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Did the Rat Island restoration effort kill 41 bald eagles?

Last year, one of the world’s most aggressive island restoration projects was launched to poison all the invasive rats on Alaska’s Rat Island, located in the western part of the Aleutian islands. But the extermination project may have taken an unexpected toll: a recent survey of the island recovered the corpses of 41 bald eagles and 186 glaucous-winged gulls – raising the possibility that the birds died after consuming poisoned rats.

“When you go to an island after a winter, it's not surprising to find bird carcasses,” says U.S. Fish and Wildlife spokesman Bruce Woods, “but not these numbers.” There were only four breeding pairs of the federally protected bald eagles residing on the island last year, but the population in the Aleutians numbers 2,500.

Norway rats—the global pest of subways and sewers—first arrived on the island known to the Aleut people as Hawadax in 1780. A rodent-infested Japanese sailing ship ran aground and rats spilled onto its rocky shores, devastating populations of ground-nesting seabirds by feeding on their eggs, chicks, and even adults. When Captain Fyodor Petrovich Litke visited the island in 1827, he named it Kryssei, which means rat in Russian. The rats have kept bird numbers low ever since.

In 2006, the U.S. Fish and Wildlife Service, the Nature Conservancy and Island Conservation began testing out rat eradication strategies in small areas in other parts of the Aleutians using cakes of grain laced with a rodent-killing blood thinner called brodifacoum. During the trial, 88 percent of rodents perished in their burrows where they would not be exposed to scavengers like eagles or gulls, according to an environmental assessment of the project.  Scientists concluded that “some bald eagles may be exposed to brodifacoum residues but are unlikely to die.”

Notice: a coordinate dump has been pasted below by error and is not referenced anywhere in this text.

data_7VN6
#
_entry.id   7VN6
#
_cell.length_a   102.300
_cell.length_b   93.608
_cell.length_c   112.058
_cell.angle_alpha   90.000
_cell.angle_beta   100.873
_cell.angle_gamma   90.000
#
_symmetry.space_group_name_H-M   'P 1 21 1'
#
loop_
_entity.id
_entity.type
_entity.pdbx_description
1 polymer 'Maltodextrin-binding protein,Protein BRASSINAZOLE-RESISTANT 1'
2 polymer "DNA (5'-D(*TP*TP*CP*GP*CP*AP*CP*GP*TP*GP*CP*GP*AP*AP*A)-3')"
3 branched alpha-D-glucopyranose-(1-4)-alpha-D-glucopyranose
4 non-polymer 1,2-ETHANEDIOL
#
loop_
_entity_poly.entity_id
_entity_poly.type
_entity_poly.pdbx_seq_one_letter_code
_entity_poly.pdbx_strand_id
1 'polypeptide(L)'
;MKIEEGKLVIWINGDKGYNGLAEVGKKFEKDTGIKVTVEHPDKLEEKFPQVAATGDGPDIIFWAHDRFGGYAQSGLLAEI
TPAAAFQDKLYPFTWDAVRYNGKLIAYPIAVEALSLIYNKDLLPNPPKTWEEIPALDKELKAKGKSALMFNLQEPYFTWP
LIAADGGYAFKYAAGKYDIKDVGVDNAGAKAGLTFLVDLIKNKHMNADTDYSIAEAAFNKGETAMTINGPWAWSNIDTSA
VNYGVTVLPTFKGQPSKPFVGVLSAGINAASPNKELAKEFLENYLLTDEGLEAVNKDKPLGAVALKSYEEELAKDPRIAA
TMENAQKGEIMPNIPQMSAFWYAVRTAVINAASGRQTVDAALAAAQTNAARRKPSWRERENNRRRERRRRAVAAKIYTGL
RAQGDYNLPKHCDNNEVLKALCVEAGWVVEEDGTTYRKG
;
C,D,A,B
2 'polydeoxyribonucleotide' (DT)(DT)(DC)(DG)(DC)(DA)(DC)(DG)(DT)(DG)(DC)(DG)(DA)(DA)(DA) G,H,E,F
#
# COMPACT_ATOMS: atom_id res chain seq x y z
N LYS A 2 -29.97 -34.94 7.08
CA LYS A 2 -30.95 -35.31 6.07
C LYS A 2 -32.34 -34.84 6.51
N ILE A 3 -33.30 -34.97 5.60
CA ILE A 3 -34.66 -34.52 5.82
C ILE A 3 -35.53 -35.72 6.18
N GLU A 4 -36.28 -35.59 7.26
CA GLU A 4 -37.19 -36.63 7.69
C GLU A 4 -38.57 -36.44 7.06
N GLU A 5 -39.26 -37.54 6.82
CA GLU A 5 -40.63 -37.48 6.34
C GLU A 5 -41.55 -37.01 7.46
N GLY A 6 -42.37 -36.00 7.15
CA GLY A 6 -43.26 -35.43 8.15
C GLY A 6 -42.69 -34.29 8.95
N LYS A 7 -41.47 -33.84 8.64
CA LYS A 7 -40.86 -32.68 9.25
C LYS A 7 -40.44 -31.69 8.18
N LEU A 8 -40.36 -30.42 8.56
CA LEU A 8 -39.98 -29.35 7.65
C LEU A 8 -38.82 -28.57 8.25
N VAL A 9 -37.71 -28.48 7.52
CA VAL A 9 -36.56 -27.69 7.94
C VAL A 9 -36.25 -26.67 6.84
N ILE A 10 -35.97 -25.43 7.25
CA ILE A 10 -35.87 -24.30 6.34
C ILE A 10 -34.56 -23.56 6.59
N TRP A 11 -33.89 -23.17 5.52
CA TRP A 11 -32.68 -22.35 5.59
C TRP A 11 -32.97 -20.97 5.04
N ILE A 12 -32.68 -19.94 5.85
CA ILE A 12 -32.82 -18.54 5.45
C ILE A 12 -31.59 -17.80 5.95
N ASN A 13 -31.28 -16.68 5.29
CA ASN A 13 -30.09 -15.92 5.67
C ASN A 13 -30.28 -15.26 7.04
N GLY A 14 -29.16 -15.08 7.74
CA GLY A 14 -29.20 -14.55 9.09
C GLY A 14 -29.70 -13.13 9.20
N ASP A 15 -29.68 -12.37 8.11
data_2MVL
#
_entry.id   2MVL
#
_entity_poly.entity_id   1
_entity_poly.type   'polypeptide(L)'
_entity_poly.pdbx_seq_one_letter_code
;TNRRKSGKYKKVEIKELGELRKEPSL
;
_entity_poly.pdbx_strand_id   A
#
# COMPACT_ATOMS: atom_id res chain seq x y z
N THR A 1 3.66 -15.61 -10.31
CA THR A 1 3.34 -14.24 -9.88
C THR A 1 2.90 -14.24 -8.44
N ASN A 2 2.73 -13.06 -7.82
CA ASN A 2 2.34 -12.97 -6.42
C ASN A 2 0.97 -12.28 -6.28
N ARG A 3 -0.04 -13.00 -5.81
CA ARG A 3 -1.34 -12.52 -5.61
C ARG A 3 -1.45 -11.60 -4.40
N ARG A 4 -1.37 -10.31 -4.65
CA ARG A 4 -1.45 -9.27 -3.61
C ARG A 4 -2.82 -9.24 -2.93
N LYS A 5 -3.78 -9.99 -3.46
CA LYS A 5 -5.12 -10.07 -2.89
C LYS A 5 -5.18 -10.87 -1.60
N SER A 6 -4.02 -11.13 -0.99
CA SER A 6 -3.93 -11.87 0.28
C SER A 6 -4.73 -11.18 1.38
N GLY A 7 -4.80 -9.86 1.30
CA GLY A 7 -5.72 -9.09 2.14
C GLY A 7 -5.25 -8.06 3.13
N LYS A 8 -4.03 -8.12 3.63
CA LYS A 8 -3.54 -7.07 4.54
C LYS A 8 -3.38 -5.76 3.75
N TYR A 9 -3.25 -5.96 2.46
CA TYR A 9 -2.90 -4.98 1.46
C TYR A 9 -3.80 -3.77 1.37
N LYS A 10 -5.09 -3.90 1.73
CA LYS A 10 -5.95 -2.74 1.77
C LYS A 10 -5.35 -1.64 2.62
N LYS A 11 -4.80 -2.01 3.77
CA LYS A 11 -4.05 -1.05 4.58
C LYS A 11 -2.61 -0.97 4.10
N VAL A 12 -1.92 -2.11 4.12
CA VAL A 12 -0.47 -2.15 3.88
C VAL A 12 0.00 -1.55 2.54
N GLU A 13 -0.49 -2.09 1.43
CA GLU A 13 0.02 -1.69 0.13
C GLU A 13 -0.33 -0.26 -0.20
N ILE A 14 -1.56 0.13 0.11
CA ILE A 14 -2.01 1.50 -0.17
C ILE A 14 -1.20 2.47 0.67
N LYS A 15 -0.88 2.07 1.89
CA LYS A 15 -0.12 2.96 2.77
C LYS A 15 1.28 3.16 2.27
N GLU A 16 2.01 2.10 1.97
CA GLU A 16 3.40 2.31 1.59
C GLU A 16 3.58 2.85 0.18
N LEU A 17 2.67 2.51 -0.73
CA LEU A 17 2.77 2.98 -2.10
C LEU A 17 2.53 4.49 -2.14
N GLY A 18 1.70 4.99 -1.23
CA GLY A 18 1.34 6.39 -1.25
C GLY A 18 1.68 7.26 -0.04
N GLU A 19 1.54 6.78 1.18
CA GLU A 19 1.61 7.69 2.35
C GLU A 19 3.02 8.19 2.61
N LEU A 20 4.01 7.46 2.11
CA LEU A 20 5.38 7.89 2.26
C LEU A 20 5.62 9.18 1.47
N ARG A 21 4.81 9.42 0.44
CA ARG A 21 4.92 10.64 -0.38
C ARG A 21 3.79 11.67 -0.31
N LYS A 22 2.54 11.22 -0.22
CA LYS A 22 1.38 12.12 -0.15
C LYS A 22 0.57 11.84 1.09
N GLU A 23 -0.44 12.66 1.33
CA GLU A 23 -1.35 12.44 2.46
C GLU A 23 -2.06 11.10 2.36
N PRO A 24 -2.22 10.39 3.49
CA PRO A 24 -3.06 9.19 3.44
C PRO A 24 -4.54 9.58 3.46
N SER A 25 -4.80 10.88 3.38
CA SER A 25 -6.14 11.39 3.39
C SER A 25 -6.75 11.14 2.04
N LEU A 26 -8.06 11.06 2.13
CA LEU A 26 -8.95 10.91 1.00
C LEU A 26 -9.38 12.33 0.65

On April 15, 2008, the Rat Island Restoration Project got the formal go-ahead, and in September a helicopter hovered over the 10 square mile island dropping the poisoned grain in a grid pattern. “The idea is to put every rat in jeopardy, to spread the bait in sufficient density so that every rat will consume a lethal dose,” the Nature Conservancy’s Steve MacLean told American Way magazine at the time.

Immediately after the poisoning, wildlife workers scoured the ground and found only a dozen rodent carcasses. “There were not a lot of piles of rodent bones or rodent fur that would be expected if a lot of rats had been consumed on the surface,” Woods says. If scavenging indeed was minimal, then something else killed the eagles and gulls.

In any case, the recent tragedy represents a blow to a powerful restoration strategy that has already pitted conservationists against landowners and animal rights activists in New Zealand, California, and Hawaii. The corpses were sent to the National Wildlife Health Center’s laboratory in Madison, Wisc., and a determination on the cause of death should be available in late June.  At least 75 percent of the carcasses were juveniles.

The good news is that the survey team reports that Aleutian cackling geese, ptarmigan, peregrine falcons and black oystercatchers are all nesting on the island -- and rats appear to be absent. “If the rats are truly gone,” Woods says, “then the long-term benefits to the ecoystem will outweigh the loss of these birds.”

Image of bald eagle courtesy Alex Layzell via Flickr.

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